for the program_number and yes for the source_id. If I look at
the video for channel 17-2, will it always have the same
packet_id? Almost certainly not.

Another form of stability is what happens during the broadcasting
process. Typically the multiple programs which may appear in a
transport stream are assembled in the broadcast facility more or
less independently and are then multiplexed together into the
final transport stream. What happens to the various identifiers
during this multiplexing process? The program_number and
elementary stream packet_ids are likely to change. The others
will not.

Note also that the same network TV program, say from PBS, could
be broadcast by numerous local affiliate stations, and the RF
band, transport stream ID, major-minor channel number, and
channel name would be different for each affiliate. Thus,
receivers in different parts of the country would find the same
program (with exactly the same content) under different RF bands,
transport stream IDs, channel numbers, and channel names. It
might also be broadcast at different times -- not only different
local times, but different absolute times.

To complicate things further, when a program is picked up by a
cable or satellite operator and rebroadcast, nearly every single
one of the identifiers for the program may be changed -- RF
frequency, ts_id, program_number, major-minor channel number,
source_id, packet ids, possibly even association tags. Proably
the channel name will stay the same.

Each TV program (or "event") has an event_id. However, currently
these event_ids are only guaranteed to be unique within the set
of events in the same transport stream which appear in the same
3-hour interval (where each day is divided into eight standard
3-hour intervals, measured in GMT). A proposal has been submitted
to ATSC to make the event_ids unique within each source_id, but
this is being resisted by the broadcasters so far, due to certain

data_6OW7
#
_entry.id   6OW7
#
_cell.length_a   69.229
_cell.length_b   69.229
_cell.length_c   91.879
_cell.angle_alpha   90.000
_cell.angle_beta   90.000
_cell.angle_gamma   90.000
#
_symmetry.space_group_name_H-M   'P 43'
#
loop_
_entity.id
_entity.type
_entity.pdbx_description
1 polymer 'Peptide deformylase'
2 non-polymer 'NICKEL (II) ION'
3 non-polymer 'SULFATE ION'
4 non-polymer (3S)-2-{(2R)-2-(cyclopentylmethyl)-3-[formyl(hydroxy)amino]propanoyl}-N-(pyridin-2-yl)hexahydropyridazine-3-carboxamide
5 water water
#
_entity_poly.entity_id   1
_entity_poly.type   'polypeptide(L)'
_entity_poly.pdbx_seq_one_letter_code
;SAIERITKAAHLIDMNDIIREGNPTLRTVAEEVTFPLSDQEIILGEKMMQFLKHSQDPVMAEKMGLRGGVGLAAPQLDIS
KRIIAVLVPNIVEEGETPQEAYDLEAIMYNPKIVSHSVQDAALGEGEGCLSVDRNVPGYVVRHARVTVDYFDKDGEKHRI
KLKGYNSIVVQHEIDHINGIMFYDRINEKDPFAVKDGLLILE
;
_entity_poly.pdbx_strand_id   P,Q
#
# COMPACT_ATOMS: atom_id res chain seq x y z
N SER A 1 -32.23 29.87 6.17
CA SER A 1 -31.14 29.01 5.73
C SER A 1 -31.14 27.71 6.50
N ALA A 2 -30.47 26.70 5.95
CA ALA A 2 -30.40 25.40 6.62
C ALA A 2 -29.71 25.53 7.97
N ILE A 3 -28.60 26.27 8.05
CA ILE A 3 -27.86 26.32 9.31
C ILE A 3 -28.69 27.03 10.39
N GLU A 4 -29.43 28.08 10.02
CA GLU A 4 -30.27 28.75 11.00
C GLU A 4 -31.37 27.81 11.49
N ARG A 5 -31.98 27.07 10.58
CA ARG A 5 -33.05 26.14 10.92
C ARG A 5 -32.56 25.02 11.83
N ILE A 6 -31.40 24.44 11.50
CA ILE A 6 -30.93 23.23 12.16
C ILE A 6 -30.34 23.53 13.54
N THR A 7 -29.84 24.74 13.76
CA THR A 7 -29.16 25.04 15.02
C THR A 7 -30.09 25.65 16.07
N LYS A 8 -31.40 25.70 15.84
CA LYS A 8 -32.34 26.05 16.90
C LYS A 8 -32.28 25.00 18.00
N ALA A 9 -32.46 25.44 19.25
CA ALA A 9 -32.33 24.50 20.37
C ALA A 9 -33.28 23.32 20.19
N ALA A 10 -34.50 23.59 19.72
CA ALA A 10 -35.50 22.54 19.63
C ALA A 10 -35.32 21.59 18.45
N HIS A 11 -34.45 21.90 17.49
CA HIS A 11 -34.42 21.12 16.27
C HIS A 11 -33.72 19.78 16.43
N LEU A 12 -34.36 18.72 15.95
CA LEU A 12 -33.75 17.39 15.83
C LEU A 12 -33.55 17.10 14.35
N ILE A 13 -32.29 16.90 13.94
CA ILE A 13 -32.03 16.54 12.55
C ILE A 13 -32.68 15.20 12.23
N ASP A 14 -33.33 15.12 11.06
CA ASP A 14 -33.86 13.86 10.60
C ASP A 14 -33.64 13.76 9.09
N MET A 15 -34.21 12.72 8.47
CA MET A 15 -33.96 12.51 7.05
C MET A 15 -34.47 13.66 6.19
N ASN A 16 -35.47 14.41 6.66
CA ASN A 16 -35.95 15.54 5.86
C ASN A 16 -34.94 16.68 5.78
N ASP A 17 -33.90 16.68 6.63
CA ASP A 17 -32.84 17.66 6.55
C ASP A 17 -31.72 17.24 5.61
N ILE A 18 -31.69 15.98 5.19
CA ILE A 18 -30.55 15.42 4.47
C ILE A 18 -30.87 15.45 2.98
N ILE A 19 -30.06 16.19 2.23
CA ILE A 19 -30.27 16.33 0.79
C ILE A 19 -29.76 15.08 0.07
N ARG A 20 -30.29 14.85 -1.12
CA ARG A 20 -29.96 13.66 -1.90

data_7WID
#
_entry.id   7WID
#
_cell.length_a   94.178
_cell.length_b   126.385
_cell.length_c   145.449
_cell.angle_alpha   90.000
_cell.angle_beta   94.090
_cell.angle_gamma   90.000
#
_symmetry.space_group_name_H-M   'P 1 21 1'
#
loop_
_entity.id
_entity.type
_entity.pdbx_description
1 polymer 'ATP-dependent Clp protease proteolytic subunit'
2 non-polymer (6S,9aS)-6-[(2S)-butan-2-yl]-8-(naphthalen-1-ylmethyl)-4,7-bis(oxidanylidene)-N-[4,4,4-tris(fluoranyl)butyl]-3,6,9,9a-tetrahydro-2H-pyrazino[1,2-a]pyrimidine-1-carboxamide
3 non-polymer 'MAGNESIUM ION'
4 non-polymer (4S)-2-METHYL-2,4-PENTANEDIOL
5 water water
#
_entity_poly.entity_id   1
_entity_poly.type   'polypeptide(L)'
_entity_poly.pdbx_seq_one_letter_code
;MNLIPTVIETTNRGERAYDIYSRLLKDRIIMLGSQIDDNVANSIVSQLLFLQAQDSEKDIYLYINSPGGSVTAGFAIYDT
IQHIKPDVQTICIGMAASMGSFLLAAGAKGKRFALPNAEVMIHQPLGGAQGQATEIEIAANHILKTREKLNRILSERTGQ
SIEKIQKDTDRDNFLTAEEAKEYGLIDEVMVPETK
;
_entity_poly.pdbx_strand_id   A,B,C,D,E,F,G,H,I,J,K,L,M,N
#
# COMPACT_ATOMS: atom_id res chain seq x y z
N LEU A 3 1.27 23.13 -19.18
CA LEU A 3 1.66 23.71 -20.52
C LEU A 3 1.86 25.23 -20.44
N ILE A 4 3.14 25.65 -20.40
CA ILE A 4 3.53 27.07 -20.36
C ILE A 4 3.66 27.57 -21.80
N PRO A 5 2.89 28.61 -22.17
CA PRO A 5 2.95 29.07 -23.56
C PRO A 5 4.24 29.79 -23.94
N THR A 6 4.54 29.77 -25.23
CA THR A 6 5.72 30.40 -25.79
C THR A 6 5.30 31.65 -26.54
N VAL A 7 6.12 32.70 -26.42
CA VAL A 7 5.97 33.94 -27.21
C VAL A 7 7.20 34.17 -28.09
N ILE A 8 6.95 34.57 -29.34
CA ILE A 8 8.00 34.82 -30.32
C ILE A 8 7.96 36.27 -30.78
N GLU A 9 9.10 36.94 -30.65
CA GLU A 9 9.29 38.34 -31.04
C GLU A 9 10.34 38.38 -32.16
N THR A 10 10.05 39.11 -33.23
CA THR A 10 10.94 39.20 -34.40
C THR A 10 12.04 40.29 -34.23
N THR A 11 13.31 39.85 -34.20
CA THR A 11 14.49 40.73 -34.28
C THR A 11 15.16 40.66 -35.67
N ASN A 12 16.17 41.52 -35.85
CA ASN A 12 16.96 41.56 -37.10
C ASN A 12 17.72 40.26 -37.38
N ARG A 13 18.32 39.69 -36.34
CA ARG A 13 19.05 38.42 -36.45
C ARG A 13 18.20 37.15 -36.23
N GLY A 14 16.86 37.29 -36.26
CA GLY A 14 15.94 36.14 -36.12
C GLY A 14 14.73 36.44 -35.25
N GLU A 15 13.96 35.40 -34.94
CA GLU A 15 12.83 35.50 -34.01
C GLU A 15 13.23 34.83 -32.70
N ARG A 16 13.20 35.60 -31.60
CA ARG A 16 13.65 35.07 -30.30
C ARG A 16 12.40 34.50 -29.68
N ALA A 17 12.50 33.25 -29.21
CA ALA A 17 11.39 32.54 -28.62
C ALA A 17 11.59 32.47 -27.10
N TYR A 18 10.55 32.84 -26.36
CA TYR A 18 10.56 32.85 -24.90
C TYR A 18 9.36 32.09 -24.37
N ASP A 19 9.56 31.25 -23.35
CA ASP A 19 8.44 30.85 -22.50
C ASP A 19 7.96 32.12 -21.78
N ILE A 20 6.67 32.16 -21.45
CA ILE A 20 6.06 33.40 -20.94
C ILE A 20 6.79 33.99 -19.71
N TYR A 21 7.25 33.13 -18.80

complexities it would introduce into their operations.

The ATSC Data Broadcast Specification (from T3/S13 subcommittee)
specifies a number of different protocols for including data in
an MPEG-2 broadcast stream:
    - DSM-CC bounded data carousels
    - DSM-CC unbounded data carousels
    - streaming data in PES packets
    - IP or other protocol datagrams encapsulated in PES or TS
    - piped data in TS packets

There is a strong probability that at some point in the future
either the T3/S13 (Data Broadcast) or T3/S16 (Interactive
Applications) subcommittee will specify the use of DSM-CC object
carousels as well, but that does not appear likely to happen
right away.

In most cases this data can be:
    - asynchronous: presentation timing more or less arbitrary
    - synchronized: presentation timing tied to other streams,
such as audio/video
    - synchronous: presentation timing internally constrained

Even data which is essentially stable will usually be broadcast
repeatedly at fairly short intervals, to accommodate viewers who
tune into the middle of an event, or receivers which have little
or no caching capability.

The ATSC Data Broadcast Specification also specifies a Service
Description Table which is used to describe the applications
which make up a data event, and specify the files the
applications need and where to find them. Thus, within a given
event, an application_name and so-called tag_id can be used to
identify a data resource (file).


A number of broadcasters will be broadcasting data enhancements
along with their video events, and even broadcasting pure data
events, of the sort described earlier in this note. In many cases
the data will be in the form of HTML pages, to be rendered onto
the TV screen by HTML engines in the receivers. Although we often
think of an HTML page as a single file, it usually requires a
number of files to render even a single page, just for the images
which appear in the page if nothing else. Moreover, an
application may often contain multiple inter-linked HTML pages.
All of these files will have to be included in the broadcast
stream, and the HTML engine will have to be able to find the
files from URLs which appear in the HTML pages.